enclosures, as well as from the superior fertility of the soil. During the winter season these gardens present a more marked contrast for their verdure; and herbs and flowers are known to grow here, which are not found elsewhere through these islands and mountains.
The eastern half of the island was laid out in fields, as the remains of the earthen fences or enclosures denote. These fences are inhabited by a numerous colony of rabbits, of different colours, brown, white and black, that skip about in every direction, and in a variety of ways contribute their own little best "to lend enchantment to the scene."
The western half of the island appears to have been used as a "common" for pasture, as it is not intersected by fences, though here also the furrowed surface presents indications of its having yielded to the beneficent sway of the spade and ploughshare.The grass and hay grown on Saints' Island are said to be so rank and unsavoury as to be very noxious to cattle. Formerly, I have been informed, cattle and sheep were put to pasture on it, till the mortality which set in amongst them awakened their owners to the dangers of the situation. And thus, fortunately, the sacred precincts and ruins on the island are no longer trampled upon, dishonoured and profaned by the beasts of the field, which in other places have occasioned such injury to the ancient monuments of our country.
In the early ages of the faith in Ireland there appears to have prevailed a custom, borrowed from the pagan period, of erecting a circular earthen fort or enclosure convenient to, or around the religious houses. Thus, in Father O'Hanlon's Life of St. Fanchea, we read of her brother, St. Endeus, having with his own hands raised round his sister's nunnery, at Rossory, a large múr, or earthwork, strengthened by deep circular fosses, the remains of which are still to be seen. And Mr. Wakeman, in his Antiquities of Devenish, says that nearly all the primitive church sites in Fermanagh bear traces of such circumvallations. The writer of the present subject, from his own personal observation of some of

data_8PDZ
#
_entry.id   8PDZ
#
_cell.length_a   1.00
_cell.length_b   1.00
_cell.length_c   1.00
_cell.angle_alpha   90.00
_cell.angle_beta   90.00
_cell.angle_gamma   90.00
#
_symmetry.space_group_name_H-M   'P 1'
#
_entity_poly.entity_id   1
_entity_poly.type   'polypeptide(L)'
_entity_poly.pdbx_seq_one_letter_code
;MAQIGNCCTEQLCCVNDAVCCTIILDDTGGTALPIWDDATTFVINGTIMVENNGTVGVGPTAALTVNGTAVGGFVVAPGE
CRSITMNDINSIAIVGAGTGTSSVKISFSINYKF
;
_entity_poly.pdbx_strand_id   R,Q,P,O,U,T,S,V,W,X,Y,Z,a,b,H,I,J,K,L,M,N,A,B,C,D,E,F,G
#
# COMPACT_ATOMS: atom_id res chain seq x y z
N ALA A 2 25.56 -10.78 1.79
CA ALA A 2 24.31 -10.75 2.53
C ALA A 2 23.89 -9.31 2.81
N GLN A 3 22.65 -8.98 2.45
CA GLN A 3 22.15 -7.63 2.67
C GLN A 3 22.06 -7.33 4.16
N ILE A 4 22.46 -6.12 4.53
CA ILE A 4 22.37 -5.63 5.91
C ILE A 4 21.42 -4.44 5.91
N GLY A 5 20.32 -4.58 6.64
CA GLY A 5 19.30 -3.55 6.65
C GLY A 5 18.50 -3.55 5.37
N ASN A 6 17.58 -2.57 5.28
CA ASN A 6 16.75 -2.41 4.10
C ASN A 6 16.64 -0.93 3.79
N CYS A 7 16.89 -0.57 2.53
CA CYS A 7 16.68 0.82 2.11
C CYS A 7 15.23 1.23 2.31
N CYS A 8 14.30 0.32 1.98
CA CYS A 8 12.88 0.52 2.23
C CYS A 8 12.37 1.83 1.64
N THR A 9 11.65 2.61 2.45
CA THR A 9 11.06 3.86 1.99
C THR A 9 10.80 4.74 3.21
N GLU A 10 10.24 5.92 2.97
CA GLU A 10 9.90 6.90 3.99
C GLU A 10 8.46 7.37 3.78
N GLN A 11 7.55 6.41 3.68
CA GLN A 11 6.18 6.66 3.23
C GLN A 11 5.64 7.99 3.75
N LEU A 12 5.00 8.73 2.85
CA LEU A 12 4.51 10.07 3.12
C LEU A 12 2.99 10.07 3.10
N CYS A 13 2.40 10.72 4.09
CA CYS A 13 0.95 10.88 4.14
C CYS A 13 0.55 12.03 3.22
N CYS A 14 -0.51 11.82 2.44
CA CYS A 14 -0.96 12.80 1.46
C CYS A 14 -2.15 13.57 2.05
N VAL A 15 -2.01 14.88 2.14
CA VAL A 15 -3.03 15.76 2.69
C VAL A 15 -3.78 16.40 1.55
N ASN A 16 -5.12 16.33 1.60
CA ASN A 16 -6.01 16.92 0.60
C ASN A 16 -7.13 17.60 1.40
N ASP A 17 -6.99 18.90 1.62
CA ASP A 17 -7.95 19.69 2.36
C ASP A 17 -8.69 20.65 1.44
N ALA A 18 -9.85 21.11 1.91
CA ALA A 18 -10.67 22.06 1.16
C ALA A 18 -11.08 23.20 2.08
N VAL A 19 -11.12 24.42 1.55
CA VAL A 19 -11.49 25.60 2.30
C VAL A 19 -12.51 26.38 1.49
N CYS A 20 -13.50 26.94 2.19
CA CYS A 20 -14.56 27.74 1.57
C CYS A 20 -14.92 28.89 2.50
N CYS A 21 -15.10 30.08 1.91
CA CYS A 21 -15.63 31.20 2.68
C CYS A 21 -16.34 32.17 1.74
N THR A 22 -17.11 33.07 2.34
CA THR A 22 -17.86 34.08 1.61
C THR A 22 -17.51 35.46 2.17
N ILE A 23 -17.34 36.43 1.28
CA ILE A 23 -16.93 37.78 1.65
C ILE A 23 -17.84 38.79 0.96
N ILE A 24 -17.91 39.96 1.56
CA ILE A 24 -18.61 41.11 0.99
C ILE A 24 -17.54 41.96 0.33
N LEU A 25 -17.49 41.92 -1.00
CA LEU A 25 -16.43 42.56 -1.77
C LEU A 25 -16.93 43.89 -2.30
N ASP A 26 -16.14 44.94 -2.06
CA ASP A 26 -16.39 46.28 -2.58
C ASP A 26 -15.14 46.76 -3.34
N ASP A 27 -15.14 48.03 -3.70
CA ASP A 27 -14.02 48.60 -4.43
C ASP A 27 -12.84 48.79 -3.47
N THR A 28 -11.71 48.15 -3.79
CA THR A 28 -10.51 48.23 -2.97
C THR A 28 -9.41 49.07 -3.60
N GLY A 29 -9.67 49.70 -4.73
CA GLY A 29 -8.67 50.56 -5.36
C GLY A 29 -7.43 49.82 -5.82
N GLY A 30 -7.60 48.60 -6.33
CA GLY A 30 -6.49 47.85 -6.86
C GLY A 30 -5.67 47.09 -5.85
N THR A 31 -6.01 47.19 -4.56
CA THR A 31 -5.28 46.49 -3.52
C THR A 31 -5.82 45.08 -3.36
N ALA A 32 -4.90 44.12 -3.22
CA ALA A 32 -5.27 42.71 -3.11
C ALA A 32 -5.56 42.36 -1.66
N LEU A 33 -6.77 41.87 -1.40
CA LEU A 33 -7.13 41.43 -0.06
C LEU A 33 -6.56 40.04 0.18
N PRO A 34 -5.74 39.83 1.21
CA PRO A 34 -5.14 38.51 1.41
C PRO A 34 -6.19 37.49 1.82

these sites, can fully endorse Mr. Wakeman's statement. Near the Abbey of Devenish stood a strongly-fortified rath, remains of which are still evident. The same may be said of Rossory, Inniskeen, &c. Outside Fermanagh the same custom also prevailed. At Clogher and Clones religious houses were founded, for economy sake, near forts, of which we have sufficient evidence for saying that they were erected during the pre-Christian period of our country.
On Saints' Island, also, the visitor will perceive a circular earthwork of this class, on the very summit of the island, and to the west of the monastery and cemetery. The diameter of this enclosure measures about twenty yards. A part of this circular earthwork has been intersected by the cemetery, which lies to the east of it; but as much of it, fortunately, still remains as to leave no doubt whatever as to the character and object of this primitive work. It seems strange, indeed, that this interesting object escaped
the notice of the Ordnance Survey party, and even of O'Donovan himself, who visited the island on the 28th of October, 1835. It is much to be regretted that O'Donovan did not devote more of his time and attention to this locality; as, with his rare knowledge, much that is now hopelessly lost might have been brought to light. He came, as we said, on the 28th of October, and on Hallow-Eve following he wrote, from Ballyshannon, an account of his visit to the lake, having derived, as he jocosely states, no benefit from his turas save a severe cold.
Within this fort on Saints' Island, or, at any rate, in the cemetery adjoining, it is not too much of conjecture to say that the monastery founded here by St. Dabheoc, in the days of St. Patrick, stood; and that here his order flourished till the time of the Danish invasion....
...There is an air of loneliness and desolation about Saints' Island, which is truly affecting. Silence, still as death, reigns round these holy precincts, where once the prayer of the pilgrim, the pious chant of the monks, 'mid ceremony and sacrifice, resounded. Of this island we may repeat with truth what was said of "Arran of the Saints," that the living God alone knows the number of holy persons who here await their final resurrection.
Standing on this holy island, where stood the monastery of St. Dabheoc, where stood the sanctuary of Saint Patrick's Purgatory, which during the middle ages became'the most famous shrine of penance and purification in Western Europe' the following sweet lines recur to memory: —
"God of this Irish isle,
Sacred and old,
Bright in the morning smile
Is the lake's fold;
Here where thy saints have trod,
Here where they prayed,
Hear me, O saving God!
May I be saved!"
Rev. Daniel O’Connor, Lough Derg and Its Pilgrimages (Dublin, 1879), 26-31.